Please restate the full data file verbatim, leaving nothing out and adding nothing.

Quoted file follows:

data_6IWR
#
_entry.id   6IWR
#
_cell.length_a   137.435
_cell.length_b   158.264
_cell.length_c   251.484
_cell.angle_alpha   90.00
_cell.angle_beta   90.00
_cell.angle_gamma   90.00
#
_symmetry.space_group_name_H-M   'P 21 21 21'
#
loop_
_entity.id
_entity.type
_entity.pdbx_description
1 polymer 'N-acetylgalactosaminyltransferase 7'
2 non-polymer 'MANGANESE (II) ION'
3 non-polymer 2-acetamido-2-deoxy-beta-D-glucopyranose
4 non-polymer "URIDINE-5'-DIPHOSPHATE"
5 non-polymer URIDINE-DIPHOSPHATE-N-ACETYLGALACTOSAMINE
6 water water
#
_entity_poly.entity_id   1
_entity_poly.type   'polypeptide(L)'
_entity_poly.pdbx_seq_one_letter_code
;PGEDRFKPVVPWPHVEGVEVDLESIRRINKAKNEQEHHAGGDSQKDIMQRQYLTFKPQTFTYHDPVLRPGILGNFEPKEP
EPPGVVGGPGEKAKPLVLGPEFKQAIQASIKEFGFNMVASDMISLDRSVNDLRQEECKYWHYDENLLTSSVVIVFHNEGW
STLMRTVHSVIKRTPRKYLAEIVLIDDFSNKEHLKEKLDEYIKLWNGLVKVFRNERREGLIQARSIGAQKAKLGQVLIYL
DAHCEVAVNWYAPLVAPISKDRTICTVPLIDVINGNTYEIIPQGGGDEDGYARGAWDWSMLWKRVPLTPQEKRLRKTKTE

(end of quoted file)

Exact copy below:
data_6IWR
#
_entry.id   6IWR
#
_cell.length_a   137.435
_cell.length_b   158.264
_cell.length_c   251.484
_cell.angle_alpha   90.00
_cell.angle_beta   90.00
_cell.angle_gamma   90.00
#
_symmetry.space_group_name_H-M   'P 21 21 21'
#
loop_
_entity.id
_entity.type
_entity.pdbx_description
1 polymer 'N-acetylgalactosaminyltransferase 7'
2 non-polymer 'MANGANESE (II) ION'
3 non-polymer 2-acetamido-2-deoxy-beta-D-glucopyranose
4 non-polymer "URIDINE-5'-DIPHOSPHATE"
5 non-polymer URIDINE-DIPHOSPHATE-N-ACETYLGALACTOSAMINE
6 water water
#
_entity_poly.entity_id   1
_entity_poly.type   'polypeptide(L)'
_entity_poly.pdbx_seq_one_letter_code
;PGEDRFKPVVPWPHVEGVEVDLESIRRINKAKNEQEHHAGGDSQKDIMQRQYLTFKPQTFTYHDPVLRPGILGNFEPKEP
EPPGVVGGPGEKAKPLVLGPEFKQAIQASIKEFGFNMVASDMISLDRSVNDLRQEECKYWHYDENLLTSSVVIVFHNEGW
STLMRTVHSVIKRTPRKYLAEIVLIDDFSNKEHLKEKLDEYIKLWNGLVKVFRNERREGLIQARSIGAQKAKLGQVLIYL
DAHCEVAVNWYAPLVAPISKDRTICTVPLIDVINGNTYEIIPQGGGDEDGYARGAWDWSMLWKRVPLTPQEKRLRKTKTE